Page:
Elliot: What exactly is Romney (not) taking credit for?

BY BEAU ELLIOT | JULY 24, 2012 6:30 AM

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Mosquitoes, Michael Specter cheerily tells us in the July 9&16 New Yorker, “have been responsible for half the deaths in human history.”

(He cites Researchers estimate …” — a bit vague, I agree with you — but he has been writing quite well about science for some time now, so I think we can accept it. He has also been a staff writer for The New Yorker since 1998, and you don’t hang around The New Yorker for that long if you don’t know what you’re talking about. The New Yorker is a bit stuffy about that sort of thing.)

You have to admit, being responsible for half the human deaths in history makes you a bit more than a mere pest.

Specter concentrates on Aedes aegypti, the mosquito responsible for spreading dengue fever and yellow fever. (No, I do not know how to pronounce the Latin name; Latin is Greek to me. I suspect “aegypti” has something to do with Egypt, but then, what’s going on in Egypt is also pretty much Greek to me, not to dwell on Shakespeare’s phrase in Hamlet.)

Specter also notes that Aedes aegypti probably arrived in North America by way of the slave-trade boats in the 1600s. 

Talk about history coming back to bite us.

I’ve been thinking about mosquitoes (yes, that’s the proper spelling; nice of you to ask) lately because of all the Republicans buzzing around.

No, I am not comparing Republicans to disease-spreading mosquitoes. Get your mind out of the gutter (although I admit, minds seem to love relaxing in gutters).

I would never denigrate mosquitoes like that.

But take Mitt Romney. The former Massachusetts governor will be buzzing around us at the very least until November.

One of the interesting things about the former Massachusetts governor is that he runs away from so much that he did when he was the Massachusetts governor. Assault-weapons ban? He was for that then, against it now. Health care for just about everyone? For it then, against it now. Gay rights? For them when he ran against Ted Kennedy for Senate, against them now.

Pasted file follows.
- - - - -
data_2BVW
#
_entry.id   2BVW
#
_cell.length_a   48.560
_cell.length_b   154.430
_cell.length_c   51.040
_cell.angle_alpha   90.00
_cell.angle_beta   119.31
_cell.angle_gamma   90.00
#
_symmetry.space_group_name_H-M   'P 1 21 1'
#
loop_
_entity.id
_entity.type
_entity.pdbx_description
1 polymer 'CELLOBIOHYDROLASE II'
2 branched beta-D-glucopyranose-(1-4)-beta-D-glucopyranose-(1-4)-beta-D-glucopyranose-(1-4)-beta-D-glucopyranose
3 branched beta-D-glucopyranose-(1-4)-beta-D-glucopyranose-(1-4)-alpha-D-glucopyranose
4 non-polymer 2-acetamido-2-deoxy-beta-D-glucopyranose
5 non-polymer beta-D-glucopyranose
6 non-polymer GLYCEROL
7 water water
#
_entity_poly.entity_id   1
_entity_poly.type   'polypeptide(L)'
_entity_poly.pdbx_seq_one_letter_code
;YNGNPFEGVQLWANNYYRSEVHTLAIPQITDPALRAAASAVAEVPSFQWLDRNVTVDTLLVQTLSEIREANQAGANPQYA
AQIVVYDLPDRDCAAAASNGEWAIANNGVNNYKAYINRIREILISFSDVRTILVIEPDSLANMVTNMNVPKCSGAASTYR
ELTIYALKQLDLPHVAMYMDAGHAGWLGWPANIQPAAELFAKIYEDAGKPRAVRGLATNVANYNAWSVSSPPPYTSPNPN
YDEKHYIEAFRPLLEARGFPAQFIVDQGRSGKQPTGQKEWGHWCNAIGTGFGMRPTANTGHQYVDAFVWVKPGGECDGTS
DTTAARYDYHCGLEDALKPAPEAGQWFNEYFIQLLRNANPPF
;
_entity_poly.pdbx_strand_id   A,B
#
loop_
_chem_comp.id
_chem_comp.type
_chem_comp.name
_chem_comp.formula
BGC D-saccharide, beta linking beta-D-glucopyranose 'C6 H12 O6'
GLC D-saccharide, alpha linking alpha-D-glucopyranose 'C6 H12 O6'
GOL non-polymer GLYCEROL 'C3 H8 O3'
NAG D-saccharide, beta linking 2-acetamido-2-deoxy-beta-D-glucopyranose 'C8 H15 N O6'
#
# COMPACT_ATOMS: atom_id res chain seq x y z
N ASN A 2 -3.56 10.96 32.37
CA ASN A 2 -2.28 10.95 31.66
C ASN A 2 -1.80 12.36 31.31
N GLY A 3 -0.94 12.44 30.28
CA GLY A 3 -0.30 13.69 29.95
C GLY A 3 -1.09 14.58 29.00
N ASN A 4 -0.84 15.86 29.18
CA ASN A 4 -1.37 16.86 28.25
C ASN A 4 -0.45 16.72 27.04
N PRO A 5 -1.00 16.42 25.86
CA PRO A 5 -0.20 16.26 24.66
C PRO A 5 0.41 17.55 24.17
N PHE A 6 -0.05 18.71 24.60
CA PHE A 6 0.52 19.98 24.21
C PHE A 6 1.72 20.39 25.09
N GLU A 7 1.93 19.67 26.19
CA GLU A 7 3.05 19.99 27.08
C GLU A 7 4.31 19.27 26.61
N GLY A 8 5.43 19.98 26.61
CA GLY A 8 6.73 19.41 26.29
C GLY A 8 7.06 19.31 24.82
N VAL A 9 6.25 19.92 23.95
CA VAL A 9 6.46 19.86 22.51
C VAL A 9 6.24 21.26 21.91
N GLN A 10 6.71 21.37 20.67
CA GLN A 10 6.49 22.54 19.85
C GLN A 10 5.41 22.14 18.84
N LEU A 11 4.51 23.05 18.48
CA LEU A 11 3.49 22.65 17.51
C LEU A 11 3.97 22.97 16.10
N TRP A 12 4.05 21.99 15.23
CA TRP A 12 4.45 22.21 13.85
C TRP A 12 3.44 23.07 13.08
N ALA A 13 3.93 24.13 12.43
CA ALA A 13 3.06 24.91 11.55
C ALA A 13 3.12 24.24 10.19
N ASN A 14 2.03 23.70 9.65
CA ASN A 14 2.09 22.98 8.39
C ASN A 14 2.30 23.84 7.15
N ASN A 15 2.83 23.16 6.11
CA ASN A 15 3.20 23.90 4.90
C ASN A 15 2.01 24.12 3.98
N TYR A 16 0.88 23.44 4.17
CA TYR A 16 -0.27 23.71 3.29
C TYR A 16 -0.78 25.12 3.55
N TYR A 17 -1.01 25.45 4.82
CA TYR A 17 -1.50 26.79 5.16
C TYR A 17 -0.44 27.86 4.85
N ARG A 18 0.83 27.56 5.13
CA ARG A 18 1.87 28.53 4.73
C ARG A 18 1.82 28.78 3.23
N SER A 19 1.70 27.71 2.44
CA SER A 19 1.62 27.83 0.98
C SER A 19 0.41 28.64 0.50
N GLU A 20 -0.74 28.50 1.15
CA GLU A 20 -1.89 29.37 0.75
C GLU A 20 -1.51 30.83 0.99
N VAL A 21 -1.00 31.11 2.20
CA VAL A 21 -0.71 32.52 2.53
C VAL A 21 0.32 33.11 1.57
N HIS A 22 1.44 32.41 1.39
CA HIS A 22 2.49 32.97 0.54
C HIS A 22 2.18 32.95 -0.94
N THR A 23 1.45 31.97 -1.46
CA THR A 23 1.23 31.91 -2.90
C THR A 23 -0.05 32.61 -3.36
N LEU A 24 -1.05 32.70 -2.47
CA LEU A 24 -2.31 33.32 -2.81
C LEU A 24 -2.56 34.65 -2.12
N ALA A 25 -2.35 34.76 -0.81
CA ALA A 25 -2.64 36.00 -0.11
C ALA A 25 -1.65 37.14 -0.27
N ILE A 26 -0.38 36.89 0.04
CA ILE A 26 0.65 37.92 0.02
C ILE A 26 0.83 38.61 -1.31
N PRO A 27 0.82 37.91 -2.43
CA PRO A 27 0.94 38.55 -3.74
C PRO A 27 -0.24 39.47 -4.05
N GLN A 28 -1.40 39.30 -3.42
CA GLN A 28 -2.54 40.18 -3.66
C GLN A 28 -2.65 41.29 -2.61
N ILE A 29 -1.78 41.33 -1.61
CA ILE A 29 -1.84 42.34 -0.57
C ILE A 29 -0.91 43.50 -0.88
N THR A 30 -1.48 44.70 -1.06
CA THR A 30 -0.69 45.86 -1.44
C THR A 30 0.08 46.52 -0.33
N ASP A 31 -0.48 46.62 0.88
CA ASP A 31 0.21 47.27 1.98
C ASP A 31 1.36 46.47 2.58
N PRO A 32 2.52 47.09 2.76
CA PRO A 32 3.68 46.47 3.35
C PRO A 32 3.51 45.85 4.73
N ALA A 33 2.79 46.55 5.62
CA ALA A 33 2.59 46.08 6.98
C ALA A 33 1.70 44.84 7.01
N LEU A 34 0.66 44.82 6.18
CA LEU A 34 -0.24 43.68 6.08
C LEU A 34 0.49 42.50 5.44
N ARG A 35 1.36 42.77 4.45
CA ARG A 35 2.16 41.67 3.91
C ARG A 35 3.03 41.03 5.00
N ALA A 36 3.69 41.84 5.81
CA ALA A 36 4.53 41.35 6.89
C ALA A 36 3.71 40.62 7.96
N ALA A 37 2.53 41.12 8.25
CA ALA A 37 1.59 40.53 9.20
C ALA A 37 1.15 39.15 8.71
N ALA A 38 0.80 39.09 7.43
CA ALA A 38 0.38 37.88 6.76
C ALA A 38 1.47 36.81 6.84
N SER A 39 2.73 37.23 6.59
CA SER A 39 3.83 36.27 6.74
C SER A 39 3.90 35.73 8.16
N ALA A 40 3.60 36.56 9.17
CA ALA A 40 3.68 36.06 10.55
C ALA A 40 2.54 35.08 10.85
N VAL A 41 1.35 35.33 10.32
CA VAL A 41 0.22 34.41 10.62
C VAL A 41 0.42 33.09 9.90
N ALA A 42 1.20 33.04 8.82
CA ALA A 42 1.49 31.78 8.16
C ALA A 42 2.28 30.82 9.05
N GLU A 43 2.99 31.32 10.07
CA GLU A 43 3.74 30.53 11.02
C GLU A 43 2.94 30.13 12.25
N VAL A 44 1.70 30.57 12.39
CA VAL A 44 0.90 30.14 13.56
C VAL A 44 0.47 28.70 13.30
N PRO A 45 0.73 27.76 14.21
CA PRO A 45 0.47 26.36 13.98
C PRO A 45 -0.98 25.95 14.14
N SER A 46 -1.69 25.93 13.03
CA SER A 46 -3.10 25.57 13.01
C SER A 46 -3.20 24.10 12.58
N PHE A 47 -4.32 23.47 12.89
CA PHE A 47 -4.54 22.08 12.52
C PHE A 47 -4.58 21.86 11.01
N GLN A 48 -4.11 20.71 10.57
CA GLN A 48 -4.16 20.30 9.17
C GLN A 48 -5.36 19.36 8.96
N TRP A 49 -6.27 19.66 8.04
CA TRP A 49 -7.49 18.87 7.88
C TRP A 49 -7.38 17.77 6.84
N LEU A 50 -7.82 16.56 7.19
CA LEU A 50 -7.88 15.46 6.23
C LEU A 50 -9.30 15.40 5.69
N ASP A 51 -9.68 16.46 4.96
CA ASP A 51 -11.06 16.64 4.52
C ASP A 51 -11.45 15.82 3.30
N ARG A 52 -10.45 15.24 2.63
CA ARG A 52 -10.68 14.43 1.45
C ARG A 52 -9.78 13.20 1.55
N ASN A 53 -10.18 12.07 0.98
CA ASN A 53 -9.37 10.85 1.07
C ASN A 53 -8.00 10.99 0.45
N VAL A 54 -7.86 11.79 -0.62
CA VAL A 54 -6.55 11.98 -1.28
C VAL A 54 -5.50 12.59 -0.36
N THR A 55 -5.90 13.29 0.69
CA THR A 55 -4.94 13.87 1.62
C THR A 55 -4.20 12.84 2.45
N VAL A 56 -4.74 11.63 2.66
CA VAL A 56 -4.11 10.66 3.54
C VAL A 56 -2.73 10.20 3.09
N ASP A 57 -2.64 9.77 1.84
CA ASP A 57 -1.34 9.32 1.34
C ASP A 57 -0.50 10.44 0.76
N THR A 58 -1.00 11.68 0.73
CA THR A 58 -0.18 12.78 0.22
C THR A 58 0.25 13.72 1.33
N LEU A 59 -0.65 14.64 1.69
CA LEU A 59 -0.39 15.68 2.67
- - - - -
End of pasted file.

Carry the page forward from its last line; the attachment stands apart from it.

He also once famously said the Boston Red Sox won the Super Bowl in 2004, which, of course, is impossible, given that the Red Sox play baseball (some days) and the Super Bowl is a football thing. (Just trust me on this one.)

So, what are we to think? We can’t trust anything Romney says? It’s all just buzz, buzz, buzz?

The Mitt loves to talk about all the jobs he created as a businessman.


Romney cheerily takes credit for job creation at Bain after 1999, especially at Staples, but when it’s pointed out that Bain outsourced a bunch of jobs at companies it controlled after 1999, he says, Wait minute, my friend. I wasn’t there. I was off saving the Salt Lake City Olympics.

So he was there, but he wasn’t there. Was there, wasn’t there. Science fiction bumps into real life, such as any of us know it. Maybe we could ask Borges.

Flip-flop, flip-flop, flip-flop, flip-flop — Romney sounds like a summer in downtown Iowa City.

Not to borrow (or steal — talent borrows, genius steals, as Mark Twain once famously said, not to suggest anything) another writer’s phrase, but to borrow from Gertrude Stein:

There’s no there, there.

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